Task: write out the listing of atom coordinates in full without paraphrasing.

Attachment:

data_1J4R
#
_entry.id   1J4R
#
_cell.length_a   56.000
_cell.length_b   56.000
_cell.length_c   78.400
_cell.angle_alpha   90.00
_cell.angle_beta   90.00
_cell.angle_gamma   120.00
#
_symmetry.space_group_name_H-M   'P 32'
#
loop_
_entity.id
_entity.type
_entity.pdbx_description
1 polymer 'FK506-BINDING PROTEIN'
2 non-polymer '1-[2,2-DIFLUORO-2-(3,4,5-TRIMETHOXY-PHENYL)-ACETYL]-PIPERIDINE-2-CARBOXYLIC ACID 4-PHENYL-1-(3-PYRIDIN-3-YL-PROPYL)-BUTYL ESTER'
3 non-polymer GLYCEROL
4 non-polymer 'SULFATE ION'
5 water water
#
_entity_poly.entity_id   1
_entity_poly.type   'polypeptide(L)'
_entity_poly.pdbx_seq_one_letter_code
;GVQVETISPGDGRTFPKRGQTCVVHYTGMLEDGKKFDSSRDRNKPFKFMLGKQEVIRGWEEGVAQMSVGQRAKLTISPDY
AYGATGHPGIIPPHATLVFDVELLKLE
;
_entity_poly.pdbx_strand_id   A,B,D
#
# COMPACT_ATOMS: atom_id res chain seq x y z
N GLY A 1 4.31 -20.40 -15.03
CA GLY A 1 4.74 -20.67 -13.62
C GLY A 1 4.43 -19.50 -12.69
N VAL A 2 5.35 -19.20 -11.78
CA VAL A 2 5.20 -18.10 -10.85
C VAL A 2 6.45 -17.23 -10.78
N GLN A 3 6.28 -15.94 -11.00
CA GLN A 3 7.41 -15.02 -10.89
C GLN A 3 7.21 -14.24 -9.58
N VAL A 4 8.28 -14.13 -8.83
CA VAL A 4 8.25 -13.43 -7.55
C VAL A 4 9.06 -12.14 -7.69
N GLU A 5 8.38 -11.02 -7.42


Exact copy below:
data_1J4R
#
_entry.id   1J4R
#
_cell.length_a   56.000
_cell.length_b   56.000
_cell.length_c   78.400
_cell.angle_alpha   90.00
_cell.angle_beta   90.00
_cell.angle_gamma   120.00
#
_symmetry.space_group_name_H-M   'P 32'
#
loop_
_entity.id
_entity.type
_entity.pdbx_description
1 polymer 'FK506-BINDING PROTEIN'
2 non-polymer '1-[2,2-DIFLUORO-2-(3,4,5-TRIMETHOXY-PHENYL)-ACETYL]-PIPERIDINE-2-CARBOXYLIC ACID 4-PHENYL-1-(3-PYRIDIN-3-YL-PROPYL)-BUTYL ESTER'
3 non-polymer GLYCEROL
4 non-polymer 'SULFATE ION'
5 water water
#
_entity_poly.entity_id   1
_entity_poly.type   'polypeptide(L)'
_entity_poly.pdbx_seq_one_letter_code
;GVQVETISPGDGRTFPKRGQTCVVHYTGMLEDGKKFDSSRDRNKPFKFMLGKQEVIRGWEEGVAQMSVGQRAKLTISPDY
AYGATGHPGIIPPHATLVFDVELLKLE
;
_entity_poly.pdbx_strand_id   A,B,D
#
# COMPACT_ATOMS: atom_id res chain seq x y z
N GLY A 1 4.31 -20.40 -15.03
CA GLY A 1 4.74 -20.67 -13.62
C GLY A 1 4.43 -19.50 -12.69
N VAL A 2 5.35 -19.20 -11.78
CA VAL A 2 5.20 -18.10 -10.85
C VAL A 2 6.45 -17.23 -10.78
N GLN A 3 6.28 -15.94 -11.00
CA GLN A 3 7.41 -15.02 -10.89
C GLN A 3 7.21 -14.24 -9.58
N VAL A 4 8.28 -14.13 -8.83
CA VAL A 4 8.25 -13.43 -7.55
C VAL A 4 9.06 -12.14 -7.69
N GLU A 5 8.38 -11.02 -7.42